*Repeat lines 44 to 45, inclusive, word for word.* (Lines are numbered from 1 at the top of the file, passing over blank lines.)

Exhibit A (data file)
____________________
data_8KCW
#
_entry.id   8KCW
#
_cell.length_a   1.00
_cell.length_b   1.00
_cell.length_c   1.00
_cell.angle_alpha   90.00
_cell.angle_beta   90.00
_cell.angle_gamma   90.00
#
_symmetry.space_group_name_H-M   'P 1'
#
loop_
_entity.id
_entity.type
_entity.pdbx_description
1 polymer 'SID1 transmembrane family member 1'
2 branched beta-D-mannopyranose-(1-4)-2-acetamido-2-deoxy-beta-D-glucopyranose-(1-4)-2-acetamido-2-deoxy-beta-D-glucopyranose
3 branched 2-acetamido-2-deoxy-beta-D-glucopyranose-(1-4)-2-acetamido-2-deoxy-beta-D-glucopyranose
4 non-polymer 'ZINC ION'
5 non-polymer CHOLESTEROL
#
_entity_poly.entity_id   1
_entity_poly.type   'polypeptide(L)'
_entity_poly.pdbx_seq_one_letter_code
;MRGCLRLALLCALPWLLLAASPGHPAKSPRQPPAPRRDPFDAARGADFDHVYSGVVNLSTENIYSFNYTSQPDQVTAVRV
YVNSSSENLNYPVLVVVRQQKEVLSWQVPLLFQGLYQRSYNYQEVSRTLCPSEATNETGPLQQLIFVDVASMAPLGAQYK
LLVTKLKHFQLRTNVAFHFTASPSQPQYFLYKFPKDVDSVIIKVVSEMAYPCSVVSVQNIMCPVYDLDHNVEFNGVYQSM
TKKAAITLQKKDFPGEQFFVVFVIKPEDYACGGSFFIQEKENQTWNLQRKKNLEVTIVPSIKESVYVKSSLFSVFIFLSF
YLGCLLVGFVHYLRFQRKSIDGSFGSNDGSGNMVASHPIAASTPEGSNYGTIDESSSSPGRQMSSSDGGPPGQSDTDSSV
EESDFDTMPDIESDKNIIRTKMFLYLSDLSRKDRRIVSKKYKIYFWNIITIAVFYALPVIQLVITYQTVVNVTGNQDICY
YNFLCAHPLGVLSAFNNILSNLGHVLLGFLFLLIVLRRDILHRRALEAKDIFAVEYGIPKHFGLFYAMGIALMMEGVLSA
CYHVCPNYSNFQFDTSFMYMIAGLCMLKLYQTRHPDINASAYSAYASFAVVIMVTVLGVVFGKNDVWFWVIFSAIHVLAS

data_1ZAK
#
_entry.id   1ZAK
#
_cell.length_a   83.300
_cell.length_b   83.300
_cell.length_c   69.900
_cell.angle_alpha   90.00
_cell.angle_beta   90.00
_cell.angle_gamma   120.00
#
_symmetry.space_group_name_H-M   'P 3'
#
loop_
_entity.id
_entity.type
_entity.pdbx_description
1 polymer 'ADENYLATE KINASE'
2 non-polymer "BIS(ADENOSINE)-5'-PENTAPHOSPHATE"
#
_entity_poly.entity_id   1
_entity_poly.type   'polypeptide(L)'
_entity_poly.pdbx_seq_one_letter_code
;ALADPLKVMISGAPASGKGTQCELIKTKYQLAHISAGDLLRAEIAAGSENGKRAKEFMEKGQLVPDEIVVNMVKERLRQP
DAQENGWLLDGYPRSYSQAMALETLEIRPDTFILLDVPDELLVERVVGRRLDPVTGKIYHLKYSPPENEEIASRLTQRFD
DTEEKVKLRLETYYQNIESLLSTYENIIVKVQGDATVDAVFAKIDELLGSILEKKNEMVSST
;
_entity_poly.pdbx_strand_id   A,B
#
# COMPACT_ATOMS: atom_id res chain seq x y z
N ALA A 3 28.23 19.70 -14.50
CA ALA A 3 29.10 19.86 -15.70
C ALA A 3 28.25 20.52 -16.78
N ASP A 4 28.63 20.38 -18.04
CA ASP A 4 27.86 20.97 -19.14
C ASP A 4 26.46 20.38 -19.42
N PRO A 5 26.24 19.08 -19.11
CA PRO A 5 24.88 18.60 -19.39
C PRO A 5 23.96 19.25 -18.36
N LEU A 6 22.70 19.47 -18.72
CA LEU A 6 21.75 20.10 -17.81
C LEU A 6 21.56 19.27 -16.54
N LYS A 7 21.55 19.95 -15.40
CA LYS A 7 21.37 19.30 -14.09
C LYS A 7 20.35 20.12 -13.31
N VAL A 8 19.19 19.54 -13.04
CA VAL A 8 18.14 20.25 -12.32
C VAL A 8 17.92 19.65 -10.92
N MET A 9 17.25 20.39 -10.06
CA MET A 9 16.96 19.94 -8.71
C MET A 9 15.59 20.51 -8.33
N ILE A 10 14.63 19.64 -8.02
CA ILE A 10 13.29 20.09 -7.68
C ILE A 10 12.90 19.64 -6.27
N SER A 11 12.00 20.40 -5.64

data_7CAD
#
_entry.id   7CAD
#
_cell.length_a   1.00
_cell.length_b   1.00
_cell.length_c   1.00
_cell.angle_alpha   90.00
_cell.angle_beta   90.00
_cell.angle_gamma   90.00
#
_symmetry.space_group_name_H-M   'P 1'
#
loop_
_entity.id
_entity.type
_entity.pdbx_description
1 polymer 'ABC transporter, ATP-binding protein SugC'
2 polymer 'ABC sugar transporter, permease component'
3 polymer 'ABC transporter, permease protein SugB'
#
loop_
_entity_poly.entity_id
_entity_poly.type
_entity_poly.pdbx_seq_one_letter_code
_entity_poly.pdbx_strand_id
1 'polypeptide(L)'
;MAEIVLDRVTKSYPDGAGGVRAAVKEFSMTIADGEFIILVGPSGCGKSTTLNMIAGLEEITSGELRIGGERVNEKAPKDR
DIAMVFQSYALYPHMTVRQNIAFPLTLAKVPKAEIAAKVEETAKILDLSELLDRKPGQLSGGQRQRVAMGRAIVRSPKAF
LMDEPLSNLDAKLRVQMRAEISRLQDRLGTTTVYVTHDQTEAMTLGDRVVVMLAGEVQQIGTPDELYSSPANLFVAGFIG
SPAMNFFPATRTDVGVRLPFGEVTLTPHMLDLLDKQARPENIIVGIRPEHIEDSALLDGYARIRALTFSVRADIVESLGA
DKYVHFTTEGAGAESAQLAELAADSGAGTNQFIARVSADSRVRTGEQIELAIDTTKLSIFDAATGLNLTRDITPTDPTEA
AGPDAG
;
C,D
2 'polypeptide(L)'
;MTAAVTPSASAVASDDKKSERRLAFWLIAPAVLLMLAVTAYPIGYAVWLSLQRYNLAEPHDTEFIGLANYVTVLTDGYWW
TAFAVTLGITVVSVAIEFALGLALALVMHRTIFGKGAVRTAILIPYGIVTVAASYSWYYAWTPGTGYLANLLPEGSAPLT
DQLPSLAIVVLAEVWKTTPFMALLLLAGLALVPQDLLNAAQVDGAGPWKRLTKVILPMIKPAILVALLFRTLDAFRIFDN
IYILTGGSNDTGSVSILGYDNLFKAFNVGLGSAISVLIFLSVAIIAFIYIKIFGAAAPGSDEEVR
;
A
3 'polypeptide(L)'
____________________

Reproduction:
_cell.angle_gamma   120.00
#